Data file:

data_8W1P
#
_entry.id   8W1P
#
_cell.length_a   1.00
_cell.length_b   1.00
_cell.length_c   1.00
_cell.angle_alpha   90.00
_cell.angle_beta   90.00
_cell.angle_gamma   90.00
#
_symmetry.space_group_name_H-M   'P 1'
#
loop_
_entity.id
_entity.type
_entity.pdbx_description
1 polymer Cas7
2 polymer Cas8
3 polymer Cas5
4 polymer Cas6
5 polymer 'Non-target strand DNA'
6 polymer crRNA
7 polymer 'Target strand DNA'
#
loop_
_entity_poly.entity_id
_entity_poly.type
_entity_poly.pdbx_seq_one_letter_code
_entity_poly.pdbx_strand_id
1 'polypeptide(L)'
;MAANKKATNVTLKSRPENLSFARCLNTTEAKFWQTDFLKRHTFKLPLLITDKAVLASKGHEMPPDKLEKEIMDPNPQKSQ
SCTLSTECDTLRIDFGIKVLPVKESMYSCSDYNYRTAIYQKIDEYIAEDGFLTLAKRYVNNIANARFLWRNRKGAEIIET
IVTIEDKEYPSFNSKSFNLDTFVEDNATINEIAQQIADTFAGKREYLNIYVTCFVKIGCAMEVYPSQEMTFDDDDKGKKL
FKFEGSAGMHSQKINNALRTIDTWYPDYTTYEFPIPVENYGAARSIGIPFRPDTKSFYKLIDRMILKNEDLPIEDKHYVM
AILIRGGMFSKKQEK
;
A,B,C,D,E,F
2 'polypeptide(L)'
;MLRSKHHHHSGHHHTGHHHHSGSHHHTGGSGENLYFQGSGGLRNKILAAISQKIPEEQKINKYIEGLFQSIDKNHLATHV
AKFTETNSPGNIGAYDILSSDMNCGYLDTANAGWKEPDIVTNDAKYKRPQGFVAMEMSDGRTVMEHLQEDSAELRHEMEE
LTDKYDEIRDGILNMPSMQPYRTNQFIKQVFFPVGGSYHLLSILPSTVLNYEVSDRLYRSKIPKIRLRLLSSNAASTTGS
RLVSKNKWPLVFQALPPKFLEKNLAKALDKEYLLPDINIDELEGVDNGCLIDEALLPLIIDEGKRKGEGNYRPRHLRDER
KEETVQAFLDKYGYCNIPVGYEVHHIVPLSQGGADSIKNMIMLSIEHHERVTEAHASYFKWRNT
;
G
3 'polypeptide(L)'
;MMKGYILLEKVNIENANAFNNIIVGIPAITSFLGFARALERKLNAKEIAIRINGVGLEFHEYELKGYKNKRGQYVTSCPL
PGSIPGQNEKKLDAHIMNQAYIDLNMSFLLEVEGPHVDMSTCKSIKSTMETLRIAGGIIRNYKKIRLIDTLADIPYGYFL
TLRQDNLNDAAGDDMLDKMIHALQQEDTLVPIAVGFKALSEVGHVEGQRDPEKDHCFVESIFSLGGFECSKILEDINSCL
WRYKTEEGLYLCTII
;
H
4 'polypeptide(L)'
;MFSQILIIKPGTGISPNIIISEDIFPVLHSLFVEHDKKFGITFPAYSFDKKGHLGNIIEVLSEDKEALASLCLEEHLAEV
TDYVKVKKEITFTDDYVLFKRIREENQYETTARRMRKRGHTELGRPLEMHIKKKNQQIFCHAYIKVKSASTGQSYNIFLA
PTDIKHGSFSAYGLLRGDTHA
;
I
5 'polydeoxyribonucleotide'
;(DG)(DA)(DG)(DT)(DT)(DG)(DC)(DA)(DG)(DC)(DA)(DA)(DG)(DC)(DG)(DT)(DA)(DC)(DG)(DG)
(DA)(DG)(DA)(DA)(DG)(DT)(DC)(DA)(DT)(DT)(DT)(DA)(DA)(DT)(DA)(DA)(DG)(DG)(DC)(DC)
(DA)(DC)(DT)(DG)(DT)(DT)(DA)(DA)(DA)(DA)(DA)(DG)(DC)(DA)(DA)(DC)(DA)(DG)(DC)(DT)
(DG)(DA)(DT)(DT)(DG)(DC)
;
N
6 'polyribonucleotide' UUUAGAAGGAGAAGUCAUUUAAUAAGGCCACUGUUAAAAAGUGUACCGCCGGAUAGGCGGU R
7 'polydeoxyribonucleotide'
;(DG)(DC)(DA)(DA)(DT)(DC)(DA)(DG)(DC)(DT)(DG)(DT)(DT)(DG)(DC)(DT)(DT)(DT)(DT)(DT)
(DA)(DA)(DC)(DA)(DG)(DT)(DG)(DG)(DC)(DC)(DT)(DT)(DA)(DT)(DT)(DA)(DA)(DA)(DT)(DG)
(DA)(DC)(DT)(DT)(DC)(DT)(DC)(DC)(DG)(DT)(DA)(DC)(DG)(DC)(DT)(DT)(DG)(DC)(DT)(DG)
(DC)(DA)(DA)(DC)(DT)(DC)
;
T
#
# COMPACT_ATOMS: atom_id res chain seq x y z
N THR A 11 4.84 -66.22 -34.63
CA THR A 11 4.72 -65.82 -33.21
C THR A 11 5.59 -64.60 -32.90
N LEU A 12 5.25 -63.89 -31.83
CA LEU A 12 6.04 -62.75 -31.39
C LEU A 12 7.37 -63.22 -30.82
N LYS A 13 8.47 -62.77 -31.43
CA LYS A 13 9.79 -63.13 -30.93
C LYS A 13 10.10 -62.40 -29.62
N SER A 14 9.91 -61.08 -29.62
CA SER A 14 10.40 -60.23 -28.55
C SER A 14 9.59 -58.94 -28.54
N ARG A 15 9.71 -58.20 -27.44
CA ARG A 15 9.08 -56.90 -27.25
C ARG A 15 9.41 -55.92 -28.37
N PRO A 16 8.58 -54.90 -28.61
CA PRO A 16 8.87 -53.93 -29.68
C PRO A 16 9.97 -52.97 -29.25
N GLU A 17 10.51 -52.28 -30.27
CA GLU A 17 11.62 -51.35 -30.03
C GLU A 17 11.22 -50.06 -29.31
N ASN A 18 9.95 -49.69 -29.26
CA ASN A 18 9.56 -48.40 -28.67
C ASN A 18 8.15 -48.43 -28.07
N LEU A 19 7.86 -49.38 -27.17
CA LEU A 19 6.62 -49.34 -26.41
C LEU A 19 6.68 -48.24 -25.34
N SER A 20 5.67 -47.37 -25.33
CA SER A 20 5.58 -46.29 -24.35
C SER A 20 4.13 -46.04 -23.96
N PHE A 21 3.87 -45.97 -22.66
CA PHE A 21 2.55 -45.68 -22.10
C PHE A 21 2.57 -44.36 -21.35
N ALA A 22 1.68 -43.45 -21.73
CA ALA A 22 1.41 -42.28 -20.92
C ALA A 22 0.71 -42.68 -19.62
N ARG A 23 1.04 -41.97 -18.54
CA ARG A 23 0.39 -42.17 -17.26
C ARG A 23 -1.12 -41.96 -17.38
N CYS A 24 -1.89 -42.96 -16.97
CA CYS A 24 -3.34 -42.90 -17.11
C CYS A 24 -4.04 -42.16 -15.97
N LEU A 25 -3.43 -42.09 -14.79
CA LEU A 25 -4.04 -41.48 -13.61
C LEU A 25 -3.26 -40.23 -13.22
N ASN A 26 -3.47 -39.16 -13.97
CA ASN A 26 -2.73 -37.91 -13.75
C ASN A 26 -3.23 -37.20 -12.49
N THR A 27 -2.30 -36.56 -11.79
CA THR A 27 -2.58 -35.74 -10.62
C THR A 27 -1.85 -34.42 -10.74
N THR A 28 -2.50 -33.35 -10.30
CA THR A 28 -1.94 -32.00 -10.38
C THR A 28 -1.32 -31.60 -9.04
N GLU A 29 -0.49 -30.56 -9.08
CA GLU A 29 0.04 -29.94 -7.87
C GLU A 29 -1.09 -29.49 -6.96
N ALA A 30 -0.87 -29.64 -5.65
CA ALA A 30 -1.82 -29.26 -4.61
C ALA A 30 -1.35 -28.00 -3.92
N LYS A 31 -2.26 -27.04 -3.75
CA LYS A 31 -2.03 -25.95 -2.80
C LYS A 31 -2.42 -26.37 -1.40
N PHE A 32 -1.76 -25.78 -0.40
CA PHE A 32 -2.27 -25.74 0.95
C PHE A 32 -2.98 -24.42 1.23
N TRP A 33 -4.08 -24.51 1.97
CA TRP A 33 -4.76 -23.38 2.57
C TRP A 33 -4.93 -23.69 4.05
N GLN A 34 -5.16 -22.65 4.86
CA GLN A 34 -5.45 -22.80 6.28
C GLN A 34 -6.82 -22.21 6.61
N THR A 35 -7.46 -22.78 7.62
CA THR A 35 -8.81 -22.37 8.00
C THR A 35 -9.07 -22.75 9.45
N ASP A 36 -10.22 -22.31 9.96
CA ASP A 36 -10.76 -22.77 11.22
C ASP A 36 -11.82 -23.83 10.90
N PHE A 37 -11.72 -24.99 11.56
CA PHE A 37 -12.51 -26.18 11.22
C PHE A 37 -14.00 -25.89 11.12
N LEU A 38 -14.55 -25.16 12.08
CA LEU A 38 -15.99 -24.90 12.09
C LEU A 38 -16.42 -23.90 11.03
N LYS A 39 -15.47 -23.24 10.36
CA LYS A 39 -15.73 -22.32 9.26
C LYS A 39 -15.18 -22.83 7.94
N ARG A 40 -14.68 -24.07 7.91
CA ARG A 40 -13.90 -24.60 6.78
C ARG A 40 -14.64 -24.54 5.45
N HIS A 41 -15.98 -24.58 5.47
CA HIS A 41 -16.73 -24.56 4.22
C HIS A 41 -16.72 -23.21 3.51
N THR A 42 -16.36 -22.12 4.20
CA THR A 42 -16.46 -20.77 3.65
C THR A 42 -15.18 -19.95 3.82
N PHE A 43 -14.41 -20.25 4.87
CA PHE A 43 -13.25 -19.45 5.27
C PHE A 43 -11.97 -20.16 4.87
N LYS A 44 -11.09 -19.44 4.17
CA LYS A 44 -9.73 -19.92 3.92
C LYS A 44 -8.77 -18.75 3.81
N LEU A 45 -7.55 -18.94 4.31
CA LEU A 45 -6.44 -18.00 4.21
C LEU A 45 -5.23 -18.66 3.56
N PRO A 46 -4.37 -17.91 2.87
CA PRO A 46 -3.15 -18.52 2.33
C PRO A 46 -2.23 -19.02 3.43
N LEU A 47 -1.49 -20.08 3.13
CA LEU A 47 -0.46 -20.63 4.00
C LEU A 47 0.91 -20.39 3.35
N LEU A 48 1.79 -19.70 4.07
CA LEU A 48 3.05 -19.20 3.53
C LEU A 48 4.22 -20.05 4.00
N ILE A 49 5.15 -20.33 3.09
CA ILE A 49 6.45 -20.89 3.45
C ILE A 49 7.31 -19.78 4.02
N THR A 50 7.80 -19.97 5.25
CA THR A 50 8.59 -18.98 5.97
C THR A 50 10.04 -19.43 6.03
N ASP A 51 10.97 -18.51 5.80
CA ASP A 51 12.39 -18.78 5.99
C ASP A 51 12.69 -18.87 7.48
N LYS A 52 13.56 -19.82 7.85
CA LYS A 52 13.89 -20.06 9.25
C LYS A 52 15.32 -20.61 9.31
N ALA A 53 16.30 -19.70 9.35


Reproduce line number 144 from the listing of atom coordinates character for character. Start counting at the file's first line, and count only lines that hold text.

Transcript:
CA TRP A 33 -4.76 -23.38 2.57